Full iron shots were along the same lines as the driver. They felt soft off the face, which was much more appreciated here than off the driver. I did notice that off-center hits still felt decent and I didn’t see a huge distance loss.

    The downside of this is the lack of feedback that you would get for hits that were just slightly off the sweet spot.

    Short Game

    With short game shots (wedges, pitches, and chips) the soft feel of the ball is again obvious (this is going to be a common theme in this review). When you hit a good clean chip the ball grips the green nicely. It also seemed a little easier to keep the chips low when I wanted to (but I don’t really have any scientific evidence to back that claim up).

    I did really like the soft feel around the greens. It felt like I had a little more control over this ball than the Pro V1. However, when I hit them side by side, the spin and roll out were very similar.

    Putting

    Evaluating a golf ball on the putting green is very difficult to do objectively. It is more or less one of those things that you either like how it feels or you don’t. As expected, the Chrome Soft felt much softer off the putter than the Pro V1.

    I tried it with a couple of different putters and using the Chrome Soft with a putter that has an insert in the face feels like the ball isn’t there at all! It was probably too muted to give you much control over your speed, so be aware of that if you like insert putters.

    Durability

    The Chrome Soft has a urethane cover but Callaway claims it is unique to other such covers. After some testing with both balls, the Chrome Soft seems slightly more resistant to scuffing on wedge shots which is usually when that happens (aside from the occasional cart path).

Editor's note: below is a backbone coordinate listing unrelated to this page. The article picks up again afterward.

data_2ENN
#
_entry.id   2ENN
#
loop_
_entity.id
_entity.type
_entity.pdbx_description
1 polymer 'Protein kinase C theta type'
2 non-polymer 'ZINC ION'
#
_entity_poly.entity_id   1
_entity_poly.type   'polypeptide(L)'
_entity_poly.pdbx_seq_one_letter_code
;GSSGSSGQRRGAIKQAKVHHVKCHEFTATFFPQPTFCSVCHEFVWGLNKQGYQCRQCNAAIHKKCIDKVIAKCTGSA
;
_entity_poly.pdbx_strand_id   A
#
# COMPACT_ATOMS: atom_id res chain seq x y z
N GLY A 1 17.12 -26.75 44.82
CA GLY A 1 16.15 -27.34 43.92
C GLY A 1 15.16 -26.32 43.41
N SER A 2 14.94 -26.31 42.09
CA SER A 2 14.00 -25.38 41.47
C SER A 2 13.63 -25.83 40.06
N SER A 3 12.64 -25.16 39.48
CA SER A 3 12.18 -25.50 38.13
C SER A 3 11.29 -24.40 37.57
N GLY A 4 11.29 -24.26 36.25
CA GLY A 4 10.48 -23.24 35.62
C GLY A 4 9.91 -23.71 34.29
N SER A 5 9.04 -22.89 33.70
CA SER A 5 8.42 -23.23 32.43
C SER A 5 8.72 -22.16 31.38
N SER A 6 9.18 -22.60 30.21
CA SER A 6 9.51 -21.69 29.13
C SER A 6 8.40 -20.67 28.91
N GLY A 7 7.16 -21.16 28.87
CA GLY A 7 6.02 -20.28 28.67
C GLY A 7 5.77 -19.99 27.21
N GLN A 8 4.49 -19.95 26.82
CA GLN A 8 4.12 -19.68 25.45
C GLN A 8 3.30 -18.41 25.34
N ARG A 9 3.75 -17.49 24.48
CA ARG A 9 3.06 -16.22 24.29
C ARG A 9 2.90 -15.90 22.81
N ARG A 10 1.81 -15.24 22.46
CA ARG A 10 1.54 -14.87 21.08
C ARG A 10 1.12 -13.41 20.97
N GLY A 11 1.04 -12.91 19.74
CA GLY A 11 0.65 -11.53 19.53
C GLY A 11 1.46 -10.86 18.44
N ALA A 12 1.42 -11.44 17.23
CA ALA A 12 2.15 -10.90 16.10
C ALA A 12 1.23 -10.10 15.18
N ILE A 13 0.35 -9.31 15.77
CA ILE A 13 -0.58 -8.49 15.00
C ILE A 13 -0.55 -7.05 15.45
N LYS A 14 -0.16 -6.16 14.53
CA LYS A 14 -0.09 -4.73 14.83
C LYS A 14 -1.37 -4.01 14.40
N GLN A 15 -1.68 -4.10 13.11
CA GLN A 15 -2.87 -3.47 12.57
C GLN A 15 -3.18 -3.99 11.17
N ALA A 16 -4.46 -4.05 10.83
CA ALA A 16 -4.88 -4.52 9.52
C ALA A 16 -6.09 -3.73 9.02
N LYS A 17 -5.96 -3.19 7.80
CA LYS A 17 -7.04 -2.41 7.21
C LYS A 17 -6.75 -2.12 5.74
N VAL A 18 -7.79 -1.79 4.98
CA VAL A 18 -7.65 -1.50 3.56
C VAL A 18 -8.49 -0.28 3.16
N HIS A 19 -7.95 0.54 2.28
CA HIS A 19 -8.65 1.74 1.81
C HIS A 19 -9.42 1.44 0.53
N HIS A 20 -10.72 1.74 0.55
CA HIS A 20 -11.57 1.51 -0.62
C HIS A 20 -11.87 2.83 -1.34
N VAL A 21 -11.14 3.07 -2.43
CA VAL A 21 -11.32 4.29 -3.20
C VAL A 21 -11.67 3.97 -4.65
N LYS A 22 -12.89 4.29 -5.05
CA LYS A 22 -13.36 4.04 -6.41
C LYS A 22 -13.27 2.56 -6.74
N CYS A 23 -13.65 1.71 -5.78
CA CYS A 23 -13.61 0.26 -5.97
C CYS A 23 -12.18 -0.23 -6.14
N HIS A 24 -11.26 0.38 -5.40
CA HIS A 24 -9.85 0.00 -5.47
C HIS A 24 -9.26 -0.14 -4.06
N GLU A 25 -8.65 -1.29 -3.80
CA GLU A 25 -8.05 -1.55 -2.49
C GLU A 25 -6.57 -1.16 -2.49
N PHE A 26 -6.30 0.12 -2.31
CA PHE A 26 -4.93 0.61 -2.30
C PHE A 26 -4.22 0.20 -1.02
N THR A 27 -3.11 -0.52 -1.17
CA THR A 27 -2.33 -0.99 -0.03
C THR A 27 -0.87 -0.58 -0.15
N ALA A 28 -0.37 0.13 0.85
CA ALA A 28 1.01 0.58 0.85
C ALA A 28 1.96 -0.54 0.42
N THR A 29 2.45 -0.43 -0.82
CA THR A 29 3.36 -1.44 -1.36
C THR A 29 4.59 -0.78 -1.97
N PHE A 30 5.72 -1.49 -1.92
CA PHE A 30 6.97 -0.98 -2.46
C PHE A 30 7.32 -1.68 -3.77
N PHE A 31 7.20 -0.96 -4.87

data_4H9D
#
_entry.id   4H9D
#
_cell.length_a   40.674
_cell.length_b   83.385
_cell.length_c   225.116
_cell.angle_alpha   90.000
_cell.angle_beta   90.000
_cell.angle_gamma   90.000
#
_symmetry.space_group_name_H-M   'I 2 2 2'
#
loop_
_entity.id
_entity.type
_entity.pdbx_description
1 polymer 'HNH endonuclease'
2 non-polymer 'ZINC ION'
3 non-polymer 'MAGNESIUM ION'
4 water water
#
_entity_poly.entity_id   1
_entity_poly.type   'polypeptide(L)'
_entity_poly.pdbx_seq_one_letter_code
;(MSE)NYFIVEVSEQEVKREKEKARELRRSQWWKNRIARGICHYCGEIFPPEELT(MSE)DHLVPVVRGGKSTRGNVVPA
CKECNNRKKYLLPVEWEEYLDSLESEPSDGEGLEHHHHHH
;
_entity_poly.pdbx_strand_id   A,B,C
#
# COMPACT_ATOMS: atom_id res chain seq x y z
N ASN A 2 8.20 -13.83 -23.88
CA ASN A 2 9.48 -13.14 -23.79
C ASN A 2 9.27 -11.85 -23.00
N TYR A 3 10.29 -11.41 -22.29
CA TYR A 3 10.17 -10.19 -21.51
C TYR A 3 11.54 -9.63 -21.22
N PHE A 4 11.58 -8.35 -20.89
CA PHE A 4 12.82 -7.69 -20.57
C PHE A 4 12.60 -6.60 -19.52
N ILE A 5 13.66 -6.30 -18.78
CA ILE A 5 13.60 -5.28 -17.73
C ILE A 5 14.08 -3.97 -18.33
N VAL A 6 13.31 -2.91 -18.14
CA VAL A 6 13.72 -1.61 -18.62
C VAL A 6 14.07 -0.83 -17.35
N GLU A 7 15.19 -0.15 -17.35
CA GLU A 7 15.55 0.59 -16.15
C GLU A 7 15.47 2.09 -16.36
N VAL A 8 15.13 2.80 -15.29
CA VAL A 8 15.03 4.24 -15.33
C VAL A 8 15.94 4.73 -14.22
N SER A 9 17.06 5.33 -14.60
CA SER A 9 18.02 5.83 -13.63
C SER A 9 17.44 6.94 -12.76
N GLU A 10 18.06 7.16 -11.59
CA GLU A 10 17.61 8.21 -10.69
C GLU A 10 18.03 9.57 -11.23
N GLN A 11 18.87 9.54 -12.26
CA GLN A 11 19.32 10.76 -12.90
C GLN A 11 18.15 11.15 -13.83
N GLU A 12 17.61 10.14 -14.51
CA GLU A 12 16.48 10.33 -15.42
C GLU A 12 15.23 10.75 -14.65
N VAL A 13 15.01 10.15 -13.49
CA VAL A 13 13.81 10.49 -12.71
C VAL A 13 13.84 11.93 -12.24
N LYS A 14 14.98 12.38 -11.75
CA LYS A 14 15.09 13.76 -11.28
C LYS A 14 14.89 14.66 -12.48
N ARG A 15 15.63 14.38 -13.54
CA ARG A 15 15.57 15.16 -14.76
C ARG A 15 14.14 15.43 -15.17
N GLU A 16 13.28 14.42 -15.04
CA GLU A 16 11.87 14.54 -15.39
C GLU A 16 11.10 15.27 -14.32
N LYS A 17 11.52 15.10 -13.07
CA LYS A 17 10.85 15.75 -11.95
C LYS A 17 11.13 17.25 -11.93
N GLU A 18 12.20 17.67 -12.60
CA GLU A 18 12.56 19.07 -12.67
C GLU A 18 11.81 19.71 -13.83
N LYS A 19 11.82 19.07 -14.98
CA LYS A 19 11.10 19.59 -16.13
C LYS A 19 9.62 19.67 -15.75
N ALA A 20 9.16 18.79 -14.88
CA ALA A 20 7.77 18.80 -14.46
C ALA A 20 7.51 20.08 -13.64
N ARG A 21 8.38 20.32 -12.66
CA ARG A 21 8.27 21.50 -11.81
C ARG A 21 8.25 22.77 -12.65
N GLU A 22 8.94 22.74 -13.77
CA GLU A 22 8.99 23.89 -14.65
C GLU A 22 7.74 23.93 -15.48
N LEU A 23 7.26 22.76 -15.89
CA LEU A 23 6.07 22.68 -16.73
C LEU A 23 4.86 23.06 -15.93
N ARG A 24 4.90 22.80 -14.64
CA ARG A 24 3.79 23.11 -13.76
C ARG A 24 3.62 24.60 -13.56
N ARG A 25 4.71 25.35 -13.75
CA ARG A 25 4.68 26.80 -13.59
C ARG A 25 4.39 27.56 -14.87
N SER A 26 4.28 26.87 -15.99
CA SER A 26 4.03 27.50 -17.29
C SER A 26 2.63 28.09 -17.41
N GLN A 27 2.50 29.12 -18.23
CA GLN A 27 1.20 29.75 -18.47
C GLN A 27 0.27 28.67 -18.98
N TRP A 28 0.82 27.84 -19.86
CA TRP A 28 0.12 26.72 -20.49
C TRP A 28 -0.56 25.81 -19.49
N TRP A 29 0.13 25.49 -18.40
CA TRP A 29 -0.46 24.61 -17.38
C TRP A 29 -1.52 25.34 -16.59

Who Should Play The Callaway Chrome Soft?

    This really is the perfect ball for better players who don’t have a 105+ swing speed with their driver. If you don’t mind the soft feel then you will probably see some distance gains AND get great control on the greens.

    If you want to check these out, you can CLICK HERE to see the latest price on Amazon.

    Pro V1

    The Titleist Pro V1 is the standard by which premium golf balls have been measured for many years. Even though the technology of other ball manufacturers has more or less caught up to Titleist, they still have tremendous name recognition and a huge market share among pros and amateurs alike.

    The latest Pro V1 is no exception to that reputation. With solid distance off the tee and high spin on wedge shots and pitches and chips around the green, this ball should give a good player all the control they need on the course.